Japan Geoscience Union Meeting 2015

Presentation information

International Session (Oral)

Symbol S (Solid Earth Sciences) » S-MP Mineralogy & Petrology

[S-MP10] ultrahigh-pressure metamorphism -slab fluid and deep mantle dynamics-

Tue. May 26, 2015 4:15 PM - 6:00 PM A05 (APA HOTEL&RESORT TOKYO BAY MAKUHARI)

Convener:*Kazuaki Okamoto(Faculty of Education, Saitama University), Masaru Terabayashi(Department of Engineering, Kagawa University), Chair:Shinji Yamamoto(東京大学大学院総合文化研究科広域科学専攻)

5:57 PM - 6:00 PM

[SMP10-P07] Radiation-damage-induced variations in Raman spectra of UHPM microdiamond

3-min talk in an oral session

*Rentaro SHIMIZU1, Shota TAKABE1, Yoshihide OGASAWARA1 (1.Department of Earth Sciences, Waseda University)

Raman spectroscopy is a fundamental and very useful technique for characterization of metamorphic microdiamond. It is well known that microdiamonds from several UHP terranes have significant variations in their Raman spectra, which may reflect the difference of genesis (e.g., Perraki et al., 2009). However, Shimizu & Ogasawara (2014) compared Raman, photoluminescence (PL), and cathodoluminescence (CL) spectra of various diamonds in a tourmaline-rich quartzofeldspathic rock and demonstrated that some diamonds had suffered metamictization due to α-particle emission from host zircon. On the one hand, diamonds in maruyamaite (K-dominant tourmaline) had a sharp Raman band that is similar to that of diamonds with a high crystallinity [full width at half maximum (FWHM): 2-3cm-1]. On the other hand, diamonds in U-rich zircon (up to 0.15 wt.% UO2) showed broader and more downshifted Raman bands (FWHMs and peak positions varied up to 9.3 cm-1 and 1328cm-1, respectively), with additional small peaks at ~1490 and ~1630 cm-1.The PL and CL studies also suggested that diamonds in U-rich zircon had been more metamictized. Therefore, it is emphasized that the effect of post-crystallization radiation damage should not be underestimated to discuss the genesis of microdiamond from its Raman spectra. To discuss whether radiation damage is a common phenomenon in metamorphic diamonds, a large number of Raman spectra of microdiamonds in various UHP rocks from the Kokchetav Massif, Kazakhstan were obtained. We report here that some diamonds in garnet also showed spectra with evidence of radiation damage.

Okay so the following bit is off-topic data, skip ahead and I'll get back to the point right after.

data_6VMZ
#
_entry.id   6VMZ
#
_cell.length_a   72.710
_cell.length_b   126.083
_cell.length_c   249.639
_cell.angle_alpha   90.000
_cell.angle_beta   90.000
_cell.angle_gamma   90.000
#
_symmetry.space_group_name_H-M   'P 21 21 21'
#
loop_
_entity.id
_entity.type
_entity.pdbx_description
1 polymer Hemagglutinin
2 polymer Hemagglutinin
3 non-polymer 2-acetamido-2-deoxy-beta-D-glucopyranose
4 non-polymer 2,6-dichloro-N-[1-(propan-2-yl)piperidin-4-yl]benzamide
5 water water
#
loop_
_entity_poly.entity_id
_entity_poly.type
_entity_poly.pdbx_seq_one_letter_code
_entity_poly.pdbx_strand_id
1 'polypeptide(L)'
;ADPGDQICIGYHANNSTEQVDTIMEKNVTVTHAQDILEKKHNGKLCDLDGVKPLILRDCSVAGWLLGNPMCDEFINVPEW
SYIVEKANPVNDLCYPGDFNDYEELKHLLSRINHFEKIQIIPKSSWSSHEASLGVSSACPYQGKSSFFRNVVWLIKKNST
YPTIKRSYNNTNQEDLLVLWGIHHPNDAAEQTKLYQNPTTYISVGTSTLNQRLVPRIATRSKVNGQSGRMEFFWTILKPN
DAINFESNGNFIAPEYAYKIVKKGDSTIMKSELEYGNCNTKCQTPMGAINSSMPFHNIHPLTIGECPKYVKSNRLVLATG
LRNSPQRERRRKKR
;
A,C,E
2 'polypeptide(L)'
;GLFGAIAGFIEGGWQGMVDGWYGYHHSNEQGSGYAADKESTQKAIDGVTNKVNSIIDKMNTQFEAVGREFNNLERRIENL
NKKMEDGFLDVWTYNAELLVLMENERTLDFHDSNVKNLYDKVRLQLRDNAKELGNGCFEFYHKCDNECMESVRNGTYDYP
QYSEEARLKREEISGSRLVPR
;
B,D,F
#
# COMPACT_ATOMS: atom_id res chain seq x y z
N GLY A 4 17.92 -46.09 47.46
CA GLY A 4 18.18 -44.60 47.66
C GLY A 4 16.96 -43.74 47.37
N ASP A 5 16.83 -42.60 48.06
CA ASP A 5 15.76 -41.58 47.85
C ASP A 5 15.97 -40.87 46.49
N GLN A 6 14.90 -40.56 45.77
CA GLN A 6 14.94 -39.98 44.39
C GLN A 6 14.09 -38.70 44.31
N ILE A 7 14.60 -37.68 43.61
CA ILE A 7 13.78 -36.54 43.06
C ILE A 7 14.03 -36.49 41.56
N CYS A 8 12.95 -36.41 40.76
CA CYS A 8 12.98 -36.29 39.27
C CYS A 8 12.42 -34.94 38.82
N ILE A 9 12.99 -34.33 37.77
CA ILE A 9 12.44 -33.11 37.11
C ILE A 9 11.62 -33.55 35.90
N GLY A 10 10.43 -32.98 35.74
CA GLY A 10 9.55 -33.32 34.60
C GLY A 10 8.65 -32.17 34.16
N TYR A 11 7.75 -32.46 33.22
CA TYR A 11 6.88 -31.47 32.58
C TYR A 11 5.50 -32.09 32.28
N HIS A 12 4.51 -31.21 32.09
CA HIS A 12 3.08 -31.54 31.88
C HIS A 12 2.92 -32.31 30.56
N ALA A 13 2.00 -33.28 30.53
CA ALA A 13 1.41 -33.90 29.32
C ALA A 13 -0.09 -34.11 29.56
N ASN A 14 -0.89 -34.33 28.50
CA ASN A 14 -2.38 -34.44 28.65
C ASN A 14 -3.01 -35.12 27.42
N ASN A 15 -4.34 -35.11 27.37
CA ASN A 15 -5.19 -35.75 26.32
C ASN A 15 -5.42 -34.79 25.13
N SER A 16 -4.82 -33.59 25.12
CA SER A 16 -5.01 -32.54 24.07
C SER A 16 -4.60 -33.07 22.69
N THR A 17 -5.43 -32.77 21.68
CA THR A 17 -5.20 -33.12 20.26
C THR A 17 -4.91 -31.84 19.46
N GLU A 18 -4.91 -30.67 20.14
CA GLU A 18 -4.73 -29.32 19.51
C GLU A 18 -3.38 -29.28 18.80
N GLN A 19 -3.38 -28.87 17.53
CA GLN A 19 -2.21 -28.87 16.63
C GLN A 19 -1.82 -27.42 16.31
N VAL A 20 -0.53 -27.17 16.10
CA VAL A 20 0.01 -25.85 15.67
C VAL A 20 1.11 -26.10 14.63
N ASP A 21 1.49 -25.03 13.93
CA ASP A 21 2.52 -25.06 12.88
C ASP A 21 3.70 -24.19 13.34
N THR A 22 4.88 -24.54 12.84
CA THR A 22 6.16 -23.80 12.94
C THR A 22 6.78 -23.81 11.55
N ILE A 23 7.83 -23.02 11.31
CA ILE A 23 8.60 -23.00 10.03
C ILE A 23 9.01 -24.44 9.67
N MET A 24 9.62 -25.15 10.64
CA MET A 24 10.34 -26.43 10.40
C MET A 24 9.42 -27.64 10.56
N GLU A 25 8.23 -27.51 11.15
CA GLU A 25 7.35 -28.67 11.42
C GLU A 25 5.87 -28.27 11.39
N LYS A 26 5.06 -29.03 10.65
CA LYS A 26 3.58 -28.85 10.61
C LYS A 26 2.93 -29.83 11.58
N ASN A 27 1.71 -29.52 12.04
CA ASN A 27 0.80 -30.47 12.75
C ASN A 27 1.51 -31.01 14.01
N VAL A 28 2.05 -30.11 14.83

Pelitic gneiss is the most abundant diamond-bearing rock in the Kumdy-Kol area of the Kokchetav Massif. Diamond in pelitic gneiss mainly occurs as inclusions in garnet, kyanite, and zircon. The main Raman peak of diamond in garnet and kyanite is broader and downshifted compared with that of non-irradiated diamond such as diamond in kimberlite or in maruyamaite (Shimizu & Ogasawara, 2014). FWHM of the main peak of diamond ranges 4-8 cm-1 and shows various averages for different mineral composition of host rock. Most of peak positions are in the range of 1331-1332 cm-1 but some microdiamonds have considerably upshifted peak up to 1334cm-1. No correlation was found in FWHM vs peak position plots. This contrasts with that of some irradiated diamonds which show a negative linear trend (Orwa et al., 2000; Shimizu & Ogasawara, 2014). However, additional subtle peaks appeared at 1478 and 1637 cm-1. In addition, a vacancy-related photoluminescence peak (at 637 nm; attributable to N-V- center) was often observed in the Raman spectra. These facts indicate that some crystal defects derived from radiation also present in diamond in garnet, not only in diamond inclusion in actinide-rich mineral (e.g., zircon). Considering the absence of negative correlation between FWHM and peak position of the Raman peak, the Raman feature of diamond in garnet probably are controlled by combination effect of several factors such as radiation damage, residual pressure, and nitrogen impurities. It means that interpretation of spectroscopic characterization of metamorphic diamond is not quit simple. To adequately discriminate diamond populations by Raman spectroscopy, it is recommended to interpret Raman results in conjunction with other methods (FTIR, PL, CL, and TEM study, etc).